The Fun on Friday volunteers dropped off a dozen or so piles of trash—including tires, mailboxes and even a wading pool—when they cleaned along the Carl Voss Trail.

• BASH CRASHED; TRASH SMASHED

More than 5,600 caring volunteers stepped up April 21–May 15 to pick up trash from City parks, trails, and streets. In Des Moines, Parks and Recreation and Public Works volunteers donated nearly 7,000 hours, valued at more than $221,000—proof positive that residents care about our parks and trails. Woohoo!


Dedicated volunteers signed up to donate time at more than 70 sites metro-wide, according to Callie Le’au Courtright, Parks and Recreation supervisor of volunteer engagement. Besides gathering more than 29,000 pounds of litter, volunteers planted trees and strawberries, removed invasive species, and tackled tasks to improve the region’s water quality.

Earth Day Trash Bash is Iowa’s largest Earth Day event. Over the past 15 years, more than 55,000 volunteers have donated nearly $1.4 million in service and have cleared more than 600,000 pounds of litter, brush, and debris. Check out the fabulous collaborative work in this Earth Day Trash Bash video.


Interested in pitching in year-round? Parks & Recreation has seven parks available for adoption. And view all Parks and Rec volunteer opportunities. SCRUB DAYS: 77 TONS AND COUNTING

Des Moines residents continue to take full advantage of Spring Cleanup to Reduce Urban Blight (SCRUB) Days. By early May, City crews had delivered more than 77 tons of materials to the Metro Park East Landfill, not including the May 20 MEGA SCRUB Day at Polk County River Place.


SCRUB Days are no longer just about Spring! The next SCRUB Day is June 17. Here are details for accepted items and upcoming dates.

DUMPING ILLEGAL DUMPING

Last year, Des Moines Public Works crews picked up 2,703 tires illegally dumped in parks, greenways, and streets. And the City paid $16,600 to recycle the 38.52 tons of tires. That doesn’t include labor and equipment costs.


In 2023 we are already on a record pace: By May 1 the City had collected more than 1,400 tires, for which it paid nearly $9,000 in disposal fees.


The City recently added a boom truck to its fleet, which should make it easier to pick up tires and other illegally dumped items, as well as appliances on regular routes. In addition, Jonathan Gano, director of Public Works, expects this truck to reduce lifting-related injuries and resulting workers’ compensation claims. METRO RECYCLING FACILITY HITTING TARGETS

The $28 million Metro Recycling Facility (MRF), operating for 18 months at a sprawling 100,000-sq-ft building near Grimes, continues successfully selling recycled products. Managing the facility is the Metro Waste Authority, which counts Des Moines, Polk County, and 14 additional communities among its members.


The MRF processes 17 to 20 tons of what you deposit into your blue waste cart. More than 23,114 tons have gone through the no-wrap, non-round augers, which separate many materials before they reach the sorting team. This technology—used in only one other place in the world at the time of opening—has empowered the facility to tons of aluminum, milk jugs, paper, cardboard, glass, and aseptic containers such as drink and milk cartons. A few months ago, MRF was 15 percent over income projections.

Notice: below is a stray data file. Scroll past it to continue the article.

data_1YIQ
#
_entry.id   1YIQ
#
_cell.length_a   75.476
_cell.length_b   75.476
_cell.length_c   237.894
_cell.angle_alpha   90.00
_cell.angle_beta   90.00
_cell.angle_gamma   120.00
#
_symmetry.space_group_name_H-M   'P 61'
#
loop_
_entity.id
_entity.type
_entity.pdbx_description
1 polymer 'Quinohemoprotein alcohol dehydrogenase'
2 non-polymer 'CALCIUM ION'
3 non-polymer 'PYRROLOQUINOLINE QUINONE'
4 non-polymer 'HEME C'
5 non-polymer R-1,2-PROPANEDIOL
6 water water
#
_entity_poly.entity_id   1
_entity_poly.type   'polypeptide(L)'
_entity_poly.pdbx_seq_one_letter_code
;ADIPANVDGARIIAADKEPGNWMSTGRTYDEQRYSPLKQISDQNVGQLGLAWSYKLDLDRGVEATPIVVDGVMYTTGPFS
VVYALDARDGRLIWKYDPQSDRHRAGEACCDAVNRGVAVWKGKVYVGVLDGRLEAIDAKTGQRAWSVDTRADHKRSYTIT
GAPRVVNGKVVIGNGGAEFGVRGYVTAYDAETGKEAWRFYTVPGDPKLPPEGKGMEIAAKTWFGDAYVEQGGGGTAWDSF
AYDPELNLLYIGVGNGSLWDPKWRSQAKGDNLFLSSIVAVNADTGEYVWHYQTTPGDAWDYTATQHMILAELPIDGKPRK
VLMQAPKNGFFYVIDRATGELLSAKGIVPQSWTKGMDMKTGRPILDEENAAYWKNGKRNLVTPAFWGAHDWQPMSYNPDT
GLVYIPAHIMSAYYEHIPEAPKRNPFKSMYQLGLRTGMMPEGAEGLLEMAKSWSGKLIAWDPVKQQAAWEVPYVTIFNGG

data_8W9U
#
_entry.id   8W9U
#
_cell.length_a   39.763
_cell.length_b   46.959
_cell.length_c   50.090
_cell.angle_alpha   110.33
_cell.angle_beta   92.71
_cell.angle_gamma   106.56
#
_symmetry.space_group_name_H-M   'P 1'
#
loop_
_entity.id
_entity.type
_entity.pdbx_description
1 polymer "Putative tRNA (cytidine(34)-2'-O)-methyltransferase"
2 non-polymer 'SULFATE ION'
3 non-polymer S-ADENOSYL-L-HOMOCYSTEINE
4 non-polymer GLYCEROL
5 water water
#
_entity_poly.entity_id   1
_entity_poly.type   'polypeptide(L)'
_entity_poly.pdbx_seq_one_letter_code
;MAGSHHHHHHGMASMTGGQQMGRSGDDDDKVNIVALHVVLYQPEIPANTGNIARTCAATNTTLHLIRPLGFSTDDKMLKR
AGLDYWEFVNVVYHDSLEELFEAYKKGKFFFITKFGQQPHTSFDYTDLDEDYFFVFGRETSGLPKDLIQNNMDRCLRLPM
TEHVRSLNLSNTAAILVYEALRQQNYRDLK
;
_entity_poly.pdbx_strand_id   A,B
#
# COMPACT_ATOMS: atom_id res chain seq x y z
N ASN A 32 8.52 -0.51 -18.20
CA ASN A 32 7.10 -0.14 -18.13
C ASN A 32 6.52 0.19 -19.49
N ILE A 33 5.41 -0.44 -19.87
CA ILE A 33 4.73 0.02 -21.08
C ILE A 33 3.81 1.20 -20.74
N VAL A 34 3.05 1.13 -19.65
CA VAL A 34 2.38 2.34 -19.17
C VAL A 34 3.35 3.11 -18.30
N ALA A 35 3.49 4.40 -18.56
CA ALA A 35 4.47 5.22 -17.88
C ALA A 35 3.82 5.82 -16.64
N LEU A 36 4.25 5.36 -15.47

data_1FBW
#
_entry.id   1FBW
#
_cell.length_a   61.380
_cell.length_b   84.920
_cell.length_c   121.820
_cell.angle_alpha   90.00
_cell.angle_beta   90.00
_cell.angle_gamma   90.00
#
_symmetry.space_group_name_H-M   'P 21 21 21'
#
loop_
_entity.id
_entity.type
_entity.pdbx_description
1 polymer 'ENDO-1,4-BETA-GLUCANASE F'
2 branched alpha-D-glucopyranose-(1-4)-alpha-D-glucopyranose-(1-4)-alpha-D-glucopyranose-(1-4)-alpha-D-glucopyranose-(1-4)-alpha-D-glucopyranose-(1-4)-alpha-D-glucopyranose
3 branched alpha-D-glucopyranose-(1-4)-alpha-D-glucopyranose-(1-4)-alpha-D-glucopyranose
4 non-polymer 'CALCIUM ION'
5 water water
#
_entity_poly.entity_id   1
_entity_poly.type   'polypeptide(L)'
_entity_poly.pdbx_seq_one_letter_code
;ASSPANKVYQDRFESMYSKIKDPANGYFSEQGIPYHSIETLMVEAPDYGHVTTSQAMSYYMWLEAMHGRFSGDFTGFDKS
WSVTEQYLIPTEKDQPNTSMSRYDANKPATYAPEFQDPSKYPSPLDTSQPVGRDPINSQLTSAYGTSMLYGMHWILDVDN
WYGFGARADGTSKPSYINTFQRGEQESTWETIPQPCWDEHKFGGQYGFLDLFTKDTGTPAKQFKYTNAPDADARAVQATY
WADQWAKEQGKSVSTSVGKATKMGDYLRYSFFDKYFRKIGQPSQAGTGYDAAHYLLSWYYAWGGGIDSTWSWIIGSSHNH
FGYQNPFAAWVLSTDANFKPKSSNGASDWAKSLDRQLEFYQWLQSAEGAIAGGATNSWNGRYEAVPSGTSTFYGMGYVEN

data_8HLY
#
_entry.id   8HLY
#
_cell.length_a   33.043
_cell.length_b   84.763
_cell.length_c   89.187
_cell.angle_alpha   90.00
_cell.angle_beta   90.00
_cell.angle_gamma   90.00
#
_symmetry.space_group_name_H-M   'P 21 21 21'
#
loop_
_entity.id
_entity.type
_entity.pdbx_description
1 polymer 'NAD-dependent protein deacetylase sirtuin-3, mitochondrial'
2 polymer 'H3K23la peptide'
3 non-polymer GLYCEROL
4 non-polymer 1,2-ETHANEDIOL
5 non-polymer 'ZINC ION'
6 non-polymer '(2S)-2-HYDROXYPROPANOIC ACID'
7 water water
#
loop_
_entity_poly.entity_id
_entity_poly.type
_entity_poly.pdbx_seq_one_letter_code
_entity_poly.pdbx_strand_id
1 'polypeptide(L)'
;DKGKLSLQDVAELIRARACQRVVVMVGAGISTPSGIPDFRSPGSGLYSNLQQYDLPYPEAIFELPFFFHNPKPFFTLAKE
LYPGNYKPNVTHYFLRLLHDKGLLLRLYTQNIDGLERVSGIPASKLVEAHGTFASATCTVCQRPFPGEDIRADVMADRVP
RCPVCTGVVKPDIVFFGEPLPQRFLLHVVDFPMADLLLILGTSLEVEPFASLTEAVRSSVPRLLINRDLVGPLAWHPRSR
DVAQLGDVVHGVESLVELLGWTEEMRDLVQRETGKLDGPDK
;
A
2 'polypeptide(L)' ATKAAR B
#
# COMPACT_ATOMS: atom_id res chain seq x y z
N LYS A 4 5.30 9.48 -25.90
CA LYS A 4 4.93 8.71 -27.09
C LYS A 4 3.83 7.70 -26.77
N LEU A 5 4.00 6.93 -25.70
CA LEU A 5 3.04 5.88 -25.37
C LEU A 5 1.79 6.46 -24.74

The MRF also opened a second bottle-and-can redemption site in February, and it accepted its one millionth can in April. Between this and the pilot redemption site in Bondurant, which was opened last July, the program accepts an average of 100,000-plus containers each month.


 

MAKE THE LEAP TO PRAIRIE PLANTS

When Katie and Andy James lived near South Union and Park Avenue, they transformed their “keep-it-mowed” lot into a showcase of native plants and insects. The neighbors dubbed it “Firefly Lane” because of all the midsummer lightning-bug activity.


The couple believes manicured lawns aren’t the be-all. “Our yard may have looked wild,” Katie said, “but it was intentional.”


Having purchased a 2-acre farm homestead on Easter Lake Drive, the couple, who post regularly on Instagram under Backyard Conservationists, are transforming their yard into turf for their son’s soccer goal, as well as an oak savanna. But mostly, they’re dedicating it to native prairie flowers.

The first step in transforming your yard, Katie says, is a mindset shift: All but about 3 percent of U.S. insects are beneficial. “When we stop vilifying insects,” Katie says, “we start improving our ecosystem, since insects are the foundation of our environment.”

Here’s the recipe for transforming your yard—or even a portion of it—to native plants: You need a healthy dose of patience; you won’t see results right away. “The first year, Andy said, “the seeds sleep. The second year, they creep. And the third year, they leap.” By then, he insists, “your yard will look like a full-grown prairie.” Ready to take the leap—or even take a few baby steps? The best starting place is usually one you don’t regularly visit. “Where you don't go,” Andy says, “you don't mow.” Here are the couple’s top five starter plants, photographed from their former South Union yard:


Goldenrod (late-summer blooming and is keystone species).
















Pale Purple Coneflower (mid and late summer and is specifically native to Polk County)

Black-eyed Susan (mid to late summer)


Golden Alexander (springtime)



Prairie wild rose (Iowa’s state flower; blooms in late spring and early summer!

The Jameses rely on Blooming Prairie in Carlisle as a go-to source for plant material.

Got questions? Katie gives high-fives to the Polk County Conservation Board for advice and references.


 

GREAT, GREAT BLUE HERON IN MORNING LIGHT

Admiring a great blue heron—my absolute favorite bird—at Easter Lake or on the Raccoon or Des Moines River is a memorable treat. On a morning bike ride earlier this month, I spotted my first of the season, lifting off from Easter Lake.


Viewing a heron reminds me of conversations with Dave Hurd on the Fifth Street Bridge. On several chance meetings with Dave, a heron was wading downstream. Dave was quick to mention how we need to take care of Iowa’s waterways for all of the waterfowl habitats. After Dave’s death, Trudy gave me his heron lapel pin—the same pin that Dave used to spark conversation about waterways.


*Special thanks to Ira Lacher for your continued support of our monthly newsletter.